# How to compute the residuals of a linear model

## Description

If a model has been fit to a dataset, the *residuals* are the differences
between the actual data points and the results the model would predict.
Given a linear model and a dataset, how can we compute those residuals?

## Using statsmodels, in Python

Let’s assume that you’ve already built a linear model similar to the one below. This one uses a small amount of fake data, but it’s just an example.

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import statsmodels.api as sm
xs = [ 393, 453, 553, 679, 729, 748, 817 ]
ys = [ 24, 25, 27, 36, 55, 68, 84 ]
xs = sm.add_constant( xs )
reg = sm.OLS( ys, xs ).fit()

We can extract the residuals of the model by calling the model’s `resid`

attribute.

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reg.resid

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array([ 9.16263041, 2.19945659, -9.07249979, -16.79516483,
-4.43114302, 6.04718527, 12.88953537])

The result is an array of the residuals for every value in the data set.

Content last modified on 24 July 2023.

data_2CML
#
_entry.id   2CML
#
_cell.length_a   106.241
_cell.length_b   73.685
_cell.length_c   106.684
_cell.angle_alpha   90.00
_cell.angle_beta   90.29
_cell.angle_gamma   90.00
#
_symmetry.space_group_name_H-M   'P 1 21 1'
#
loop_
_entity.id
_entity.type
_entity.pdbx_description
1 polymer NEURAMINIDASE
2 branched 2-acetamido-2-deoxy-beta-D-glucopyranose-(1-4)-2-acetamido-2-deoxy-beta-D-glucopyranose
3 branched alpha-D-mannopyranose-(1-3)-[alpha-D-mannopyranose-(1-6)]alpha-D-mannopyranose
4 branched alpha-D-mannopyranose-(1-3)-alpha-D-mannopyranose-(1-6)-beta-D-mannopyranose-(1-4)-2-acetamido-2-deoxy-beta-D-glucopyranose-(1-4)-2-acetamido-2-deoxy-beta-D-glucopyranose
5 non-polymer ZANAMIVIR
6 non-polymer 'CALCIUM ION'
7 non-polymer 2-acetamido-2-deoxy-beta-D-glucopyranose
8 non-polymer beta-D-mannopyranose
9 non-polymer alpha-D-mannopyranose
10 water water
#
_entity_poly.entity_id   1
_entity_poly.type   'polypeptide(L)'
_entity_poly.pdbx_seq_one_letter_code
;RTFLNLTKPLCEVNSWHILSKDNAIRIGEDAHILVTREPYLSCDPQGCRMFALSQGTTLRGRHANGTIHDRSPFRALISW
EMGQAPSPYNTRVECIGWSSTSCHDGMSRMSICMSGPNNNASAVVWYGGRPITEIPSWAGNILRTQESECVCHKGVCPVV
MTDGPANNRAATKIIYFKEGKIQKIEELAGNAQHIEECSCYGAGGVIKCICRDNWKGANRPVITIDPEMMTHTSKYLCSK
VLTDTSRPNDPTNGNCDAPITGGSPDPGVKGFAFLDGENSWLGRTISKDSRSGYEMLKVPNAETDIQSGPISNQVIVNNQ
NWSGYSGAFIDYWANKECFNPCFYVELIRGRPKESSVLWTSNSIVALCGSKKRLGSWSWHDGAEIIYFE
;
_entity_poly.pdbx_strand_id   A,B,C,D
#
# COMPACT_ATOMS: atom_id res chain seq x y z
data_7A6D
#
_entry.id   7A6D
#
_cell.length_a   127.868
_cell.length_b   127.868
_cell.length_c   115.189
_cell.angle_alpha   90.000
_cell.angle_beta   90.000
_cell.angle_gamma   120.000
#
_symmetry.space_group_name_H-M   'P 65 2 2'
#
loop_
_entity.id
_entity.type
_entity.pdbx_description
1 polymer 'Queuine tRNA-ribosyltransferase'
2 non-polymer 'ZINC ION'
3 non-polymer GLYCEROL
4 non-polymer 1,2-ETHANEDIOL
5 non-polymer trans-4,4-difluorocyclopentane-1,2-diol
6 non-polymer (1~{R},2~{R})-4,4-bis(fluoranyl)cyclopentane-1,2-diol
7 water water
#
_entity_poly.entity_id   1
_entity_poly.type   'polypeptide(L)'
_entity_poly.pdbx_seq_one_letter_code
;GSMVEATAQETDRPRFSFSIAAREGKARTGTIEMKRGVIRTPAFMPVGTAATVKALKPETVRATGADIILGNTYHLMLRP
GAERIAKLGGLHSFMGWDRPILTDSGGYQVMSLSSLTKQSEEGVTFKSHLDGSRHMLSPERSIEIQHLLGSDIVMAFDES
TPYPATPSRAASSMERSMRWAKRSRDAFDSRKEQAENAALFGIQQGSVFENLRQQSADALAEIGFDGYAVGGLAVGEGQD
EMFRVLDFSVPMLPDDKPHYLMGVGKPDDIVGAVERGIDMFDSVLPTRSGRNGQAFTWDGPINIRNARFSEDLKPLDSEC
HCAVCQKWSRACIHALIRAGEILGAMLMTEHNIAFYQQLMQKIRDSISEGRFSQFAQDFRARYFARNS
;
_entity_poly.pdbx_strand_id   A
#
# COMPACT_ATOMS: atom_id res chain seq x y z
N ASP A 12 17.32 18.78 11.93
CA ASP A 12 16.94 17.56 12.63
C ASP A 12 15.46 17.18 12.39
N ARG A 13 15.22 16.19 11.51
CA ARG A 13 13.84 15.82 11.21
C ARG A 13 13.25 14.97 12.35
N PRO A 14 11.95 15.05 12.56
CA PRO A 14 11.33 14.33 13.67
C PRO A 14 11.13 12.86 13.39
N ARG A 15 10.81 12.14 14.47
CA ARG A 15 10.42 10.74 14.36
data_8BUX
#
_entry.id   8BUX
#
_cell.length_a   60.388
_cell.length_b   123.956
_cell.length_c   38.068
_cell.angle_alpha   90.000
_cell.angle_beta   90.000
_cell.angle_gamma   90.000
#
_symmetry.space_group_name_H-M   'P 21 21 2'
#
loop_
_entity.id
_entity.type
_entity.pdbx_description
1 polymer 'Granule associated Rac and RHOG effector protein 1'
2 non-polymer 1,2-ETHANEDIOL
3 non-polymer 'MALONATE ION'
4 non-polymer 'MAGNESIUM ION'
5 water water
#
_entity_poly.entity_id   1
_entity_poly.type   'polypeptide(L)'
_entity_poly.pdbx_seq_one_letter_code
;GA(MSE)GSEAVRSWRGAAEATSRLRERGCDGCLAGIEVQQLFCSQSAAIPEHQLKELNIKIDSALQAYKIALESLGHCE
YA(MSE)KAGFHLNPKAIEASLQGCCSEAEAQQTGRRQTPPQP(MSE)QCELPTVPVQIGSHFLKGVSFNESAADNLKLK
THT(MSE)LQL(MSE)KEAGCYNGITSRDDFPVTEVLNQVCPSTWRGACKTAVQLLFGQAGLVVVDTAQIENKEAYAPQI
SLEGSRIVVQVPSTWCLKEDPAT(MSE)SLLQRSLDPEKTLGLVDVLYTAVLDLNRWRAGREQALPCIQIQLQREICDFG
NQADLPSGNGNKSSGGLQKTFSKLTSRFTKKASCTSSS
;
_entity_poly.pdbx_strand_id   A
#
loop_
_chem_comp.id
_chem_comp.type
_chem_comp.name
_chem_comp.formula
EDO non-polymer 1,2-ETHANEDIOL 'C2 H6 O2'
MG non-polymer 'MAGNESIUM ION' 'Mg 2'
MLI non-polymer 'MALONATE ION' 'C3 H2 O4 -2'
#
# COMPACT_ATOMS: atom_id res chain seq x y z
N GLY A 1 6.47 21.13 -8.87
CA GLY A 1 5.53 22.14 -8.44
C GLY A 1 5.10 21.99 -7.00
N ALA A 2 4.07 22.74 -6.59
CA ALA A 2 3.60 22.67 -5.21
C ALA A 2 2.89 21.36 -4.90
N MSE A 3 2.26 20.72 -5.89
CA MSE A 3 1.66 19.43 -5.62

See a problem? Tell us or edit the source.

## Solution, in R

Let’s assume that you’ve already built a linear model similar to the one below. This one uses a small amount of fake data, but it’s just an example. See also how to fit a linear model to two columns of data.

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xs <- c( 393, 453, 553, 679, 729, 748, 817 )
ys <- c( 24, 25, 27, 36, 55, 68, 84 )
model <- lm(ys ~ xs)

We can extract the residuals of the model in either of two ways.

R has a built-in `residuals()`

function for this purpose.

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residuals(model)

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9.162630 2.199457 -9.072500 -16.795165 -4.431143 6.047185 12.889535

The model itself has a `$residuals`

attribute.

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model$residuals

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9.162630 2.199457 -9.072500 -16.795165 -4.431143 6.047185 12.889535

Content last modified on 24 July 2023.

See a problem? Tell us or edit the source.

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